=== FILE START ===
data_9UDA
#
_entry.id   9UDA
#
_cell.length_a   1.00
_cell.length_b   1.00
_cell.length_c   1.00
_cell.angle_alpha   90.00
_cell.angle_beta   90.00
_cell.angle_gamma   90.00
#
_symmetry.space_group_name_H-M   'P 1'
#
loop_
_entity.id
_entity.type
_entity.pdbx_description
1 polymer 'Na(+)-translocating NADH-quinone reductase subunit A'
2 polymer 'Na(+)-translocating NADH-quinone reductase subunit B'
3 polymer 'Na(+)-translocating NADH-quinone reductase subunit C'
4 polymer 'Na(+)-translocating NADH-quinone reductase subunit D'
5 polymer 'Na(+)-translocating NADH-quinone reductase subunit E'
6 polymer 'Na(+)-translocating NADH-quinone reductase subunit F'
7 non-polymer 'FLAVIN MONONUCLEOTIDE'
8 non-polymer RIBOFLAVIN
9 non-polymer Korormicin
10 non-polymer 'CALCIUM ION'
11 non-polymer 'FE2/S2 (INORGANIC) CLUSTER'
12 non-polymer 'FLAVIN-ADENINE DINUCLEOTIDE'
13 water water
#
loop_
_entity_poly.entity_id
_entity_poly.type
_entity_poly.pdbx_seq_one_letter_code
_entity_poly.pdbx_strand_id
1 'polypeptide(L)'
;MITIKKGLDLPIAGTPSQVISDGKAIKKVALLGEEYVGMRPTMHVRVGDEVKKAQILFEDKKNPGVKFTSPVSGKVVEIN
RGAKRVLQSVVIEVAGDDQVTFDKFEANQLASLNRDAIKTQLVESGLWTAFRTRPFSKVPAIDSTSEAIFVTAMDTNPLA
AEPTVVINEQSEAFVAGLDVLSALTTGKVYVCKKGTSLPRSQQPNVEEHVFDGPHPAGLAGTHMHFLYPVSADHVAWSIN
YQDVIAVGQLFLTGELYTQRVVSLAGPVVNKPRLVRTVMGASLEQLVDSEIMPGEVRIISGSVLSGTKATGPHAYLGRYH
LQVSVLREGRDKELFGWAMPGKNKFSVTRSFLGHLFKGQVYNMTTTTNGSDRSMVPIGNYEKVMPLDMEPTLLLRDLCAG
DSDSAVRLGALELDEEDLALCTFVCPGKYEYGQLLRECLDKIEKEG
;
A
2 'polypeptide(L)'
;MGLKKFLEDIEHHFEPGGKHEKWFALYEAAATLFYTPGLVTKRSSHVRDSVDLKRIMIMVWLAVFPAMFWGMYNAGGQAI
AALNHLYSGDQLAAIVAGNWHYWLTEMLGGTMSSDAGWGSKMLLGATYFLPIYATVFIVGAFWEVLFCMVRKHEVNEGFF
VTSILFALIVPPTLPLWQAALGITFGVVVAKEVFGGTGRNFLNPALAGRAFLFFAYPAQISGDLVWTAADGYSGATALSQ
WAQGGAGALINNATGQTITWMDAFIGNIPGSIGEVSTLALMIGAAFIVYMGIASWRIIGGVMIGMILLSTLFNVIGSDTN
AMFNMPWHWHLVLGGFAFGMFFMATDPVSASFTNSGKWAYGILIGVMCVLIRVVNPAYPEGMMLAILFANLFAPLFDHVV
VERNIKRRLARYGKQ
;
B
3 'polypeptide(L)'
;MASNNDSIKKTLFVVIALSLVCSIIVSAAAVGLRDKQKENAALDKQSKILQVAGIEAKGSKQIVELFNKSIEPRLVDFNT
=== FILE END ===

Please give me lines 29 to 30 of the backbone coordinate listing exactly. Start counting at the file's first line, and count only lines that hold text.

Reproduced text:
12 non-polymer 'FLAVIN-ADENINE DINUCLEOTIDE'
13 water water